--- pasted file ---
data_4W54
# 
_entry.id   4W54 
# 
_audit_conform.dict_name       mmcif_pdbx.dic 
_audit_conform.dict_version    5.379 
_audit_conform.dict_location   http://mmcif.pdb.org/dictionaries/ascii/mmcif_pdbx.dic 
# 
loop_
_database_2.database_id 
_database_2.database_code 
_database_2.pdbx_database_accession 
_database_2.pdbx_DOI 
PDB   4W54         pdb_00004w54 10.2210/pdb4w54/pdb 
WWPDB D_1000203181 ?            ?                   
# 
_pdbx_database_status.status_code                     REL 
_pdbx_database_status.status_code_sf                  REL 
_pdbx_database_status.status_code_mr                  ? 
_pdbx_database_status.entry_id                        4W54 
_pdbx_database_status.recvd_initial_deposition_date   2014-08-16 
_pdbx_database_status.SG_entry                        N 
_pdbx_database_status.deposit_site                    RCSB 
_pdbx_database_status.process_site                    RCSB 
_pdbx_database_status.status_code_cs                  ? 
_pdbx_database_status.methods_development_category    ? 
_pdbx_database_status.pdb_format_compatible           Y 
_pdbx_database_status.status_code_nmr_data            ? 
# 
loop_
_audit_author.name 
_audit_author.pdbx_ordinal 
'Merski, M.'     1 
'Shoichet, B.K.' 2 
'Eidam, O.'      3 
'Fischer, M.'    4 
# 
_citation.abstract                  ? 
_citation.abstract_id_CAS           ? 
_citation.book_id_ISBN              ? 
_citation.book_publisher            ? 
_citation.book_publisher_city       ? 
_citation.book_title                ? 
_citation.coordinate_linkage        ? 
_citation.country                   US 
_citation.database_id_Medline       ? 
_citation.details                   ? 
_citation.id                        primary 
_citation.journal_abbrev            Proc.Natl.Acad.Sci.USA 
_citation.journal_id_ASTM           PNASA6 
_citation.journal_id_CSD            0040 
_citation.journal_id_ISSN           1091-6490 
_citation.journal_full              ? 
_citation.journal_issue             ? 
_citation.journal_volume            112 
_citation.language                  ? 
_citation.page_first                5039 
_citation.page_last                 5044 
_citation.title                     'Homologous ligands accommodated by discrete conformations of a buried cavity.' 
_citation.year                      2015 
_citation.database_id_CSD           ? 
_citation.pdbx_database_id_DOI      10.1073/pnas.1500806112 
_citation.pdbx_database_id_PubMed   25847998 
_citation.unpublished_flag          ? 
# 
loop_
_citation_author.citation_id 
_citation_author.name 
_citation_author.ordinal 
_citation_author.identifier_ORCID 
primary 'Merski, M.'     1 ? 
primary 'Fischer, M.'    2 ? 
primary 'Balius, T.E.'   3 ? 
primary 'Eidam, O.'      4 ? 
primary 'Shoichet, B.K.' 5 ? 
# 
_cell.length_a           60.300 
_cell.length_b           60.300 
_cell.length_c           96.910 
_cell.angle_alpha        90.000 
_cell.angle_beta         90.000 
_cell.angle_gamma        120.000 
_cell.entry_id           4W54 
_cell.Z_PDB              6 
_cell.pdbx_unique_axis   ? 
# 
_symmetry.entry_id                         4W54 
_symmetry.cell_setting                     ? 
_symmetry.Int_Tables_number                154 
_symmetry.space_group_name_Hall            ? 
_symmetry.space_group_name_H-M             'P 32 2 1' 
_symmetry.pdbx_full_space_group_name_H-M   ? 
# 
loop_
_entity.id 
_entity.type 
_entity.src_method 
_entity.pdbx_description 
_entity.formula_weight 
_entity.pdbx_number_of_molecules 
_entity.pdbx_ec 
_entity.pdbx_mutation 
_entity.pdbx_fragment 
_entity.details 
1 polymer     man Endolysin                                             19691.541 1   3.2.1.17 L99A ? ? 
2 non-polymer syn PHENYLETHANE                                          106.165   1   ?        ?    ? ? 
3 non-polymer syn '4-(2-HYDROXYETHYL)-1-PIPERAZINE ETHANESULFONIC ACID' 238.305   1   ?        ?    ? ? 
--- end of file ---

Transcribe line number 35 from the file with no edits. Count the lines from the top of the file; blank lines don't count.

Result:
'Eidam, O.'      3 